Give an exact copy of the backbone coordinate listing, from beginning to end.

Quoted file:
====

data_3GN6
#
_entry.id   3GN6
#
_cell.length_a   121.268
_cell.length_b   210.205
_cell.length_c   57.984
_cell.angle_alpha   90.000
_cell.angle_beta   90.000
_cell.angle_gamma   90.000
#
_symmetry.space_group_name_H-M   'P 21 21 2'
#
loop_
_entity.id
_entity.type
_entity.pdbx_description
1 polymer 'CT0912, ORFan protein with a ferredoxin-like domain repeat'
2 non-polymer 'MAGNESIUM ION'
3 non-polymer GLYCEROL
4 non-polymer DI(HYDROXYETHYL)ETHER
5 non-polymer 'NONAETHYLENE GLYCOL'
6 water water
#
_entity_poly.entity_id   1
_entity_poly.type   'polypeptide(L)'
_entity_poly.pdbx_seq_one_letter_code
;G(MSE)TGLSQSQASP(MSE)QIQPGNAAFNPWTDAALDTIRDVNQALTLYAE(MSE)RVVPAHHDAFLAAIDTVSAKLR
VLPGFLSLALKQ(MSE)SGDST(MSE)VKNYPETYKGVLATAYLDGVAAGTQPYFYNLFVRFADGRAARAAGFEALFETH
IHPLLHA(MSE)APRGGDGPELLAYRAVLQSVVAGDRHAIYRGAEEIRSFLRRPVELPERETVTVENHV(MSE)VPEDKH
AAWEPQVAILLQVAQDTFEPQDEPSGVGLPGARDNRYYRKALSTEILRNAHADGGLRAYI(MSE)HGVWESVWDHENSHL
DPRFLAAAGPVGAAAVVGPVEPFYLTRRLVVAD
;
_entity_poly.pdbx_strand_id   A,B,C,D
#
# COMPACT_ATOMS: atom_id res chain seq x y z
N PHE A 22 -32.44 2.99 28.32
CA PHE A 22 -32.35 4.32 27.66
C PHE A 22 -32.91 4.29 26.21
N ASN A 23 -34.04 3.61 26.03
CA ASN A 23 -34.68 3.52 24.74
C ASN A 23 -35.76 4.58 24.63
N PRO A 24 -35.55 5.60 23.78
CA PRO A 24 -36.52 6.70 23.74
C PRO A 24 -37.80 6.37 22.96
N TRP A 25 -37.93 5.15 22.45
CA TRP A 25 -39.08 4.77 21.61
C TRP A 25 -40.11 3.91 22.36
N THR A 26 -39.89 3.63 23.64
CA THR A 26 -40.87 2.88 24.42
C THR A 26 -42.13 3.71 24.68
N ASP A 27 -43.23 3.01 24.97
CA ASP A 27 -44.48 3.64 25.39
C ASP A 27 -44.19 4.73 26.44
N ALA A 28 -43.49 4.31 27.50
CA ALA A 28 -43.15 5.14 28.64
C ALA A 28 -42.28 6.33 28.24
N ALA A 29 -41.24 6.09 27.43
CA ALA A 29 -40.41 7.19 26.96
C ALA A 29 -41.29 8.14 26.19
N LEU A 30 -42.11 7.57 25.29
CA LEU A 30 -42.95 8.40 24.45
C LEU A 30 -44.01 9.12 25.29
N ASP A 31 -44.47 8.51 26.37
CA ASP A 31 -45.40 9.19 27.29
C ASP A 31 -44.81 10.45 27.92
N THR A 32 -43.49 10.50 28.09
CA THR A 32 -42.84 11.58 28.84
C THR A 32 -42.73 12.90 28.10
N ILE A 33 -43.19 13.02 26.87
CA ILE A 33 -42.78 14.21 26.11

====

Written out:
data_3GN6
#
_entry.id   3GN6
#
_cell.length_a   121.268
_cell.length_b   210.205
_cell.length_c   57.984
_cell.angle_alpha   90.000
_cell.angle_beta   90.000
_cell.angle_gamma   90.000
#
_symmetry.space_group_name_H-M   'P 21 21 2'
#
loop_
_entity.id
_entity.type
_entity.pdbx_description
1 polymer 'CT0912, ORFan protein with a ferredoxin-like domain repeat'
2 non-polymer 'MAGNESIUM ION'
3 non-polymer GLYCEROL
4 non-polymer DI(HYDROXYETHYL)ETHER
5 non-polymer 'NONAETHYLENE GLYCOL'
6 water water
#
_entity_poly.entity_id   1
_entity_poly.type   'polypeptide(L)'
_entity_poly.pdbx_seq_one_letter_code
;G(MSE)TGLSQSQASP(MSE)QIQPGNAAFNPWTDAALDTIRDVNQALTLYAE(MSE)RVVPAHHDAFLAAIDTVSAKLR
VLPGFLSLALKQ(MSE)SGDST(MSE)VKNYPETYKGVLATAYLDGVAAGTQPYFYNLFVRFADGRAARAAGFEALFETH
IHPLLHA(MSE)APRGGDGPELLAYRAVLQSVVAGDRHAIYRGAEEIRSFLRRPVELPERETVTVENHV(MSE)VPEDKH
AAWEPQVAILLQVAQDTFEPQDEPSGVGLPGARDNRYYRKALSTEILRNAHADGGLRAYI(MSE)HGVWESVWDHENSHL
DPRFLAAAGPVGAAAVVGPVEPFYLTRRLVVAD
;
_entity_poly.pdbx_strand_id   A,B,C,D
#
# COMPACT_ATOMS: atom_id res chain seq x y z
N PHE A 22 -32.44 2.99 28.32
CA PHE A 22 -32.35 4.32 27.66
C PHE A 22 -32.91 4.29 26.21
N ASN A 23 -34.04 3.61 26.03
CA ASN A 23 -34.68 3.52 24.74
C ASN A 23 -35.76 4.58 24.63
N PRO A 24 -35.55 5.60 23.78
CA PRO A 24 -36.52 6.70 23.74
C PRO A 24 -37.80 6.37 22.96
N TRP A 25 -37.93 5.15 22.45
CA TRP A 25 -39.08 4.77 21.61
C TRP A 25 -40.11 3.91 22.36
N THR A 26 -39.89 3.63 23.64
CA THR A 26 -40.87 2.88 24.42
C THR A 26 -42.13 3.71 24.68
N ASP A 27 -43.23 3.01 24.97
CA ASP A 27 -44.48 3.64 25.39
C ASP A 27 -44.19 4.73 26.44
N ALA A 28 -43.49 4.31 27.50
CA ALA A 28 -43.15 5.14 28.64
C ALA A 28 -42.28 6.33 28.24
N ALA A 29 -41.24 6.09 27.43
CA ALA A 29 -40.41 7.19 26.96
C ALA A 29 -41.29 8.14 26.19
N LEU A 30 -42.11 7.57 25.29
CA LEU A 30 -42.95 8.40 24.45
C LEU A 30 -44.01 9.12 25.29
N ASP A 31 -44.47 8.51 26.37
CA ASP A 31 -45.40 9.19 27.29
C ASP A 31 -44.81 10.45 27.92
N THR A 32 -43.49 10.50 28.09
CA THR A 32 -42.84 11.58 28.84
C THR A 32 -42.73 12.90 28.10
N ILE A 33 -43.19 13.02 26.87
CA ILE A 33 -42.78 14.21 26.11